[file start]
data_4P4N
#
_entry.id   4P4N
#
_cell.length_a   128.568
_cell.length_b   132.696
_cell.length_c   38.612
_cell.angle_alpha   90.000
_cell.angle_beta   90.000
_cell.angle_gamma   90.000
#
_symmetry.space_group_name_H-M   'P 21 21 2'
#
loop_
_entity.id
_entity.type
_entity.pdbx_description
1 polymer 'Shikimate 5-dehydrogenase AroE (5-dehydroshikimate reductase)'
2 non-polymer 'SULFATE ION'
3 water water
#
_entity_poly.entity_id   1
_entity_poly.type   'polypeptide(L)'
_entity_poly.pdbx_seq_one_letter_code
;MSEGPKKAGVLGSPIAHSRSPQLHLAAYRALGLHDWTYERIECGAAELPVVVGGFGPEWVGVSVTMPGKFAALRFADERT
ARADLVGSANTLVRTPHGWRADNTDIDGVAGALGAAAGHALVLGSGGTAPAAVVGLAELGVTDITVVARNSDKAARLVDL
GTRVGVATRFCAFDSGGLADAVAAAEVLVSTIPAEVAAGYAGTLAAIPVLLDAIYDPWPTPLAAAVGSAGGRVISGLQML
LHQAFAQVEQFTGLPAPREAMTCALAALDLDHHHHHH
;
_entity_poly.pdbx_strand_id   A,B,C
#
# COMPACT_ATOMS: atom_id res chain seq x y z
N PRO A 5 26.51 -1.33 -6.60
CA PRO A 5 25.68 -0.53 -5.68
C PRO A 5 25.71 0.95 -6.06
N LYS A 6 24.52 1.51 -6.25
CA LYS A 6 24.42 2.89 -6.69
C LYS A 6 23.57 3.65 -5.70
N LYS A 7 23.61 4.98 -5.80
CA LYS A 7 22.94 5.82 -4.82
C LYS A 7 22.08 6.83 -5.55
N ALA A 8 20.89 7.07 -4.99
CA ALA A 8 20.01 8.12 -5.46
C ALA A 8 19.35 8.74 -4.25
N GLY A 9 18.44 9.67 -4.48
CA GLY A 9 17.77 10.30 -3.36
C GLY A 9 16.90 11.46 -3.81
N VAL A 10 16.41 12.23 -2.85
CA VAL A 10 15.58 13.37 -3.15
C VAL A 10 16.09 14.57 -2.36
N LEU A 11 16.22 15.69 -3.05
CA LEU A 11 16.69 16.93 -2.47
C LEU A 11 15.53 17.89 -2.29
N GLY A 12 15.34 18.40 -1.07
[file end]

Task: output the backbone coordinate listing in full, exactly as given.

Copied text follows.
data_4P4N
#
_entry.id   4P4N
#
_cell.length_a   128.568
_cell.length_b   132.696
_cell.length_c   38.612
_cell.angle_alpha   90.000
_cell.angle_beta   90.000
_cell.angle_gamma   90.000
#
_symmetry.space_group_name_H-M   'P 21 21 2'
#
loop_
_entity.id
_entity.type
_entity.pdbx_description
1 polymer 'Shikimate 5-dehydrogenase AroE (5-dehydroshikimate reductase)'
2 non-polymer 'SULFATE ION'
3 water water
#
_entity_poly.entity_id   1
_entity_poly.type   'polypeptide(L)'
_entity_poly.pdbx_seq_one_letter_code
;MSEGPKKAGVLGSPIAHSRSPQLHLAAYRALGLHDWTYERIECGAAELPVVVGGFGPEWVGVSVTMPGKFAALRFADERT
ARADLVGSANTLVRTPHGWRADNTDIDGVAGALGAAAGHALVLGSGGTAPAAVVGLAELGVTDITVVARNSDKAARLVDL
GTRVGVATRFCAFDSGGLADAVAAAEVLVSTIPAEVAAGYAGTLAAIPVLLDAIYDPWPTPLAAAVGSAGGRVISGLQML
LHQAFAQVEQFTGLPAPREAMTCALAALDLDHHHHHH
;
_entity_poly.pdbx_strand_id   A,B,C
#
# COMPACT_ATOMS: atom_id res chain seq x y z
N PRO A 5 26.51 -1.33 -6.60
CA PRO A 5 25.68 -0.53 -5.68
C PRO A 5 25.71 0.95 -6.06
N LYS A 6 24.52 1.51 -6.25
CA LYS A 6 24.42 2.89 -6.69
C LYS A 6 23.57 3.65 -5.70
N LYS A 7 23.61 4.98 -5.80
CA LYS A 7 22.94 5.82 -4.82
C LYS A 7 22.08 6.83 -5.55
N ALA A 8 20.89 7.07 -4.99
CA ALA A 8 20.01 8.12 -5.46
C ALA A 8 19.35 8.74 -4.25
N GLY A 9 18.44 9.67 -4.48
CA GLY A 9 17.77 10.30 -3.36
C GLY A 9 16.90 11.46 -3.81
N VAL A 10 16.41 12.23 -2.85
CA VAL A 10 15.58 13.37 -3.15
C VAL A 10 16.09 14.57 -2.36
N LEU A 11 16.22 15.69 -3.05
CA LEU A 11 16.69 16.93 -2.47
C LEU A 11 15.53 17.89 -2.29
N GLY A 12 15.34 18.40 -1.07